Hope you like it!
Jay and Saxon
UPDATE 20th July: We are no longer looking for people for this position. Thankyou to everyone who applied.
Binary Space, developers of the game Class 3 Outbreak (www.class3outbreak.com), are looking for an experienced UI, UX designer to advise them on their existing and future UI/UIX design. The role will be a short term contract period, starting immediately. We are looking for someone with a creative background and/or art director experience who has designed interfaces, preferably in games. We are considering applicants from anywhere, but Adelaide is preferred. You would help us to create UI that flows logically, is easy to use and understand, and that also has a distinctive look and feel.
Requirements and Qualifications
- 3+ years experience or 3+ titles released as the lead UI/UX designer, preferably in games
- A solid portfolio of work that confirms you have built great interfaces previously
- Ability to concept and brainstorm a dramatic, cohesive visual theme for the interface that is used throughout the game
- Be able to document UX flow from screen to screen, with detailed descriptions and reasoning.
- Team player
- Knowledge of usability, human factors, and the UX process
Please send any applications to email@example.com with your CV and portfolio.
So far we’ve been developing Class 3 Outbreak in our spare time, with over 2000 hours spent during the last 2 years. Our goal is to turn Binary Space into a business. We love making games, and want to be able to work on games like Class 3 Outbreak full-time. To that end we are looking to raise funding in several ways, one is through government grant funding, another is through crowd funding.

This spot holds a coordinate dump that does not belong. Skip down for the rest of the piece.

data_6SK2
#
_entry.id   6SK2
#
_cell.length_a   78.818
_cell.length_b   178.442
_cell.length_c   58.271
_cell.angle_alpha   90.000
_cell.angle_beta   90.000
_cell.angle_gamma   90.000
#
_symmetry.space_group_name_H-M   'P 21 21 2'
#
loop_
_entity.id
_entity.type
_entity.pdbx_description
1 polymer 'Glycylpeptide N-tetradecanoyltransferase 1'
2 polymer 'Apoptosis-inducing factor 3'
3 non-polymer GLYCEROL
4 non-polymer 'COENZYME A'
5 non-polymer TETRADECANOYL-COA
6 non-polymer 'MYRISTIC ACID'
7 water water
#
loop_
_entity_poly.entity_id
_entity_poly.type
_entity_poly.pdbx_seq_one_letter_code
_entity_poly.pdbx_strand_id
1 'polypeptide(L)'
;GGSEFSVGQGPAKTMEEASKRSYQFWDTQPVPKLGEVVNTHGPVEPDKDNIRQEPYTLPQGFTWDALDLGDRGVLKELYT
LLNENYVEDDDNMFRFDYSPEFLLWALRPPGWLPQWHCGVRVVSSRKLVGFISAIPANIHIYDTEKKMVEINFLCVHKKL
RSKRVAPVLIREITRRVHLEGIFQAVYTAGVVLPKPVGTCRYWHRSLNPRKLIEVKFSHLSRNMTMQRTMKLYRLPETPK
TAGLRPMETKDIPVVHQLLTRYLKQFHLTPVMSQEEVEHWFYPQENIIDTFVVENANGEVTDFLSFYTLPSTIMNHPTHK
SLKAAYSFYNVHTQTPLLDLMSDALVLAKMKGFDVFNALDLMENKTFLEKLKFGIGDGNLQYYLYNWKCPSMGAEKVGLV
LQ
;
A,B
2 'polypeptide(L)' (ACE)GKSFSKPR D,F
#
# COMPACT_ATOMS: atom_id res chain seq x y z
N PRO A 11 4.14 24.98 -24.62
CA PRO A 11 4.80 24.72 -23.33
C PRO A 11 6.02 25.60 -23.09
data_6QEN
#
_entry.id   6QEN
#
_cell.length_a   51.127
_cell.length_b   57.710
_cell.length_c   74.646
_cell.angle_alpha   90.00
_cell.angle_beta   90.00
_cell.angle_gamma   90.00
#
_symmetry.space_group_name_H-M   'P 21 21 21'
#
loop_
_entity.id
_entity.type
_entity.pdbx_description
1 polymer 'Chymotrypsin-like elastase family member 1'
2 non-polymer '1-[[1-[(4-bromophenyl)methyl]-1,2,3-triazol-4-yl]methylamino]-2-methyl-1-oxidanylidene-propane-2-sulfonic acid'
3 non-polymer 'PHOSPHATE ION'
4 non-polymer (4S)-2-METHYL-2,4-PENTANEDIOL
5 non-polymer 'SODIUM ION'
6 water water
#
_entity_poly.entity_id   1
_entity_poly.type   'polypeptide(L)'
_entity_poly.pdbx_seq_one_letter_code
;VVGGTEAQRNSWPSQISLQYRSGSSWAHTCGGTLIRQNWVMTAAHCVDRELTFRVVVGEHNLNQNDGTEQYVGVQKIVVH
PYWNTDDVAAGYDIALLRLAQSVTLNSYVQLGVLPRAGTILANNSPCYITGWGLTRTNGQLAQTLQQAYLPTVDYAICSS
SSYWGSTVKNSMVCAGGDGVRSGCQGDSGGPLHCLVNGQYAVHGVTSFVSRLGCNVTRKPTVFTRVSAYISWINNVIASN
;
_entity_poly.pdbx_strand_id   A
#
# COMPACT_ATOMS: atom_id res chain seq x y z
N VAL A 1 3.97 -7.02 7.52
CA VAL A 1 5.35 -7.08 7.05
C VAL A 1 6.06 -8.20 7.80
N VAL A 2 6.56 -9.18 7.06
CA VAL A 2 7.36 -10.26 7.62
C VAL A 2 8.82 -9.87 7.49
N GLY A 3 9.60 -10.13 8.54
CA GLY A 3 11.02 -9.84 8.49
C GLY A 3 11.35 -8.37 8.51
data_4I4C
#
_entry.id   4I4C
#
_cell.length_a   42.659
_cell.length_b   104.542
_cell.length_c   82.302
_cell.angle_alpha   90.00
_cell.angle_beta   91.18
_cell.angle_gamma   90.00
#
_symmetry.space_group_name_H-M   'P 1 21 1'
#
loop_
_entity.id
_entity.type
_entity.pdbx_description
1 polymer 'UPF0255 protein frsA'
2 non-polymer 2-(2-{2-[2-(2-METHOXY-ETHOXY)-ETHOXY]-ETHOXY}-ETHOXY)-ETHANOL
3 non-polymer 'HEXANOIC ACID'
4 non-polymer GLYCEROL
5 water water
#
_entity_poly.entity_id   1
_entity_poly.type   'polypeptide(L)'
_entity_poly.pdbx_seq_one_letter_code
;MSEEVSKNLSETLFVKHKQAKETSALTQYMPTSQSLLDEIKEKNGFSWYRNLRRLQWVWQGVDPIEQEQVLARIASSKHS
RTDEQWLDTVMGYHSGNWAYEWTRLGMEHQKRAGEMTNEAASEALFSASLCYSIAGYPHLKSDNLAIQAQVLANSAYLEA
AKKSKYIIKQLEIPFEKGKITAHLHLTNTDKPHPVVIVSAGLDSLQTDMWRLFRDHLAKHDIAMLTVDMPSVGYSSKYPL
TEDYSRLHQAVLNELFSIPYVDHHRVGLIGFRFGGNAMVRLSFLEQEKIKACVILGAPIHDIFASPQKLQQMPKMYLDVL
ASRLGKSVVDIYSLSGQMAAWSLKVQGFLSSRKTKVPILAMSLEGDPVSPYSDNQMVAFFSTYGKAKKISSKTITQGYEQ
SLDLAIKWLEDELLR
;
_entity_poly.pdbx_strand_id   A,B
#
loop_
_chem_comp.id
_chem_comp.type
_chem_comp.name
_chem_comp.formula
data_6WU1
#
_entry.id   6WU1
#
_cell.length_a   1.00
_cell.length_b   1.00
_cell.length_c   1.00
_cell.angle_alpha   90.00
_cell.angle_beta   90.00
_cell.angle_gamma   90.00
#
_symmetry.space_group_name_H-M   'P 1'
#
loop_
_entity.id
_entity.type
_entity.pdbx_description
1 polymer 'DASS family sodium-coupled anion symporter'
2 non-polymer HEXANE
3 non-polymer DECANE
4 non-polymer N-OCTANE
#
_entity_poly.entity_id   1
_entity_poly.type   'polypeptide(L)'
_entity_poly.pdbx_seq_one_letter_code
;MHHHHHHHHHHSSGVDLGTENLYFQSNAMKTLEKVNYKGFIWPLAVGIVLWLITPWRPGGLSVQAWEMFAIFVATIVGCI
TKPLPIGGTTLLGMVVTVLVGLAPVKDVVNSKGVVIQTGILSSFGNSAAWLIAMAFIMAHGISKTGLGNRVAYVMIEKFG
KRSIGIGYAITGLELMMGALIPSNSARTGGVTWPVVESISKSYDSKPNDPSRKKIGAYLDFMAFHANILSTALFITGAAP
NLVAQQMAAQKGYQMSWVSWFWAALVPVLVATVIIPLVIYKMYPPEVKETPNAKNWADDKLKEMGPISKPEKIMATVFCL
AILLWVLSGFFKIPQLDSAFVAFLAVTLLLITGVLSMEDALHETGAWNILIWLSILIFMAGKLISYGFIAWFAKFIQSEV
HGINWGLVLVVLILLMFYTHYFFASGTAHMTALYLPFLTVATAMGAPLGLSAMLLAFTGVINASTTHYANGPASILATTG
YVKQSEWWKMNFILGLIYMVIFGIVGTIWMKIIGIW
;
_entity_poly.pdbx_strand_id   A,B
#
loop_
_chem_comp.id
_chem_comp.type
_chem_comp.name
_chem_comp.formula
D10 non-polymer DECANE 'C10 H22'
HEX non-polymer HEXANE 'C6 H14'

We’ve recently been awarded a couple of grants by South Australian government funding groups, which we are of course pretty stoked about!:
– $50k from the South Australian Film Corporation
– $10k from the South Australian Creative Industries Program
We’re in the final contracting phases on these, and expect to be able to switch into full-time development of Class 3 Outbreak from around June.
This will keep us going for a couple of months, but what then?
We’re using the IndieGoGo crowd funding website to raise money to keep us working full-time for as long as possible. So we are asking for your help to support us in our indie endeavors! If we reach our target of $50k, that will allow us to keep working for several more months, and put us on the path to being profitable and self-sustaining. But any amount would still be a big help – we’ll work for as long as we can afford, or work part-time.